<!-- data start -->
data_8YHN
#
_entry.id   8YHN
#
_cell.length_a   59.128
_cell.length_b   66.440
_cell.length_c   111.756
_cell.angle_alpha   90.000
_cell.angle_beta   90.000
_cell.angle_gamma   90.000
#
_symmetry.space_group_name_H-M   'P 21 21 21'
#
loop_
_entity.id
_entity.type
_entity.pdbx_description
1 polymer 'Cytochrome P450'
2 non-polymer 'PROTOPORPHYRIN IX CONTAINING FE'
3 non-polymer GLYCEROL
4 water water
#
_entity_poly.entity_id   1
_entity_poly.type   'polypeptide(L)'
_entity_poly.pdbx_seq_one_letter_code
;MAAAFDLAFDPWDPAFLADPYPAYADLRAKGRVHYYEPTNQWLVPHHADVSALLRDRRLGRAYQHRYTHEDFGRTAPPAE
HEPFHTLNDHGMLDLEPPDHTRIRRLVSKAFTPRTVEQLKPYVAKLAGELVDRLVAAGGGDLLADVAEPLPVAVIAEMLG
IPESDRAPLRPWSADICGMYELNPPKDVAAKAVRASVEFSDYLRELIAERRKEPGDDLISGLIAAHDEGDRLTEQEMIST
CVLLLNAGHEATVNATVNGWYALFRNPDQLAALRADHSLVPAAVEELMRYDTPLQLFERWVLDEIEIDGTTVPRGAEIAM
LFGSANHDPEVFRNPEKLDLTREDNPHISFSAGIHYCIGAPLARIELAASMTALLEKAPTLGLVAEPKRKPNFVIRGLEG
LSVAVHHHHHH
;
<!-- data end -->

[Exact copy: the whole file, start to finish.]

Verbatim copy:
data_8YHN
#
_entry.id   8YHN
#
_cell.length_a   59.128
_cell.length_b   66.440
_cell.length_c   111.756
_cell.angle_alpha   90.000
_cell.angle_beta   90.000
_cell.angle_gamma   90.000
#
_symmetry.space_group_name_H-M   'P 21 21 21'
#
loop_
_entity.id
_entity.type
_entity.pdbx_description
1 polymer 'Cytochrome P450'
2 non-polymer 'PROTOPORPHYRIN IX CONTAINING FE'
3 non-polymer GLYCEROL
4 water water
#
_entity_poly.entity_id   1
_entity_poly.type   'polypeptide(L)'
_entity_poly.pdbx_seq_one_letter_code
;MAAAFDLAFDPWDPAFLADPYPAYADLRAKGRVHYYEPTNQWLVPHHADVSALLRDRRLGRAYQHRYTHEDFGRTAPPAE
HEPFHTLNDHGMLDLEPPDHTRIRRLVSKAFTPRTVEQLKPYVAKLAGELVDRLVAAGGGDLLADVAEPLPVAVIAEMLG
IPESDRAPLRPWSADICGMYELNPPKDVAAKAVRASVEFSDYLRELIAERRKEPGDDLISGLIAAHDEGDRLTEQEMIST
CVLLLNAGHEATVNATVNGWYALFRNPDQLAALRADHSLVPAAVEELMRYDTPLQLFERWVLDEIEIDGTTVPRGAEIAM
LFGSANHDPEVFRNPEKLDLTREDNPHISFSAGIHYCIGAPLARIELAASMTALLEKAPTLGLVAEPKRKPNFVIRGLEG
LSVAVHHHHHH
;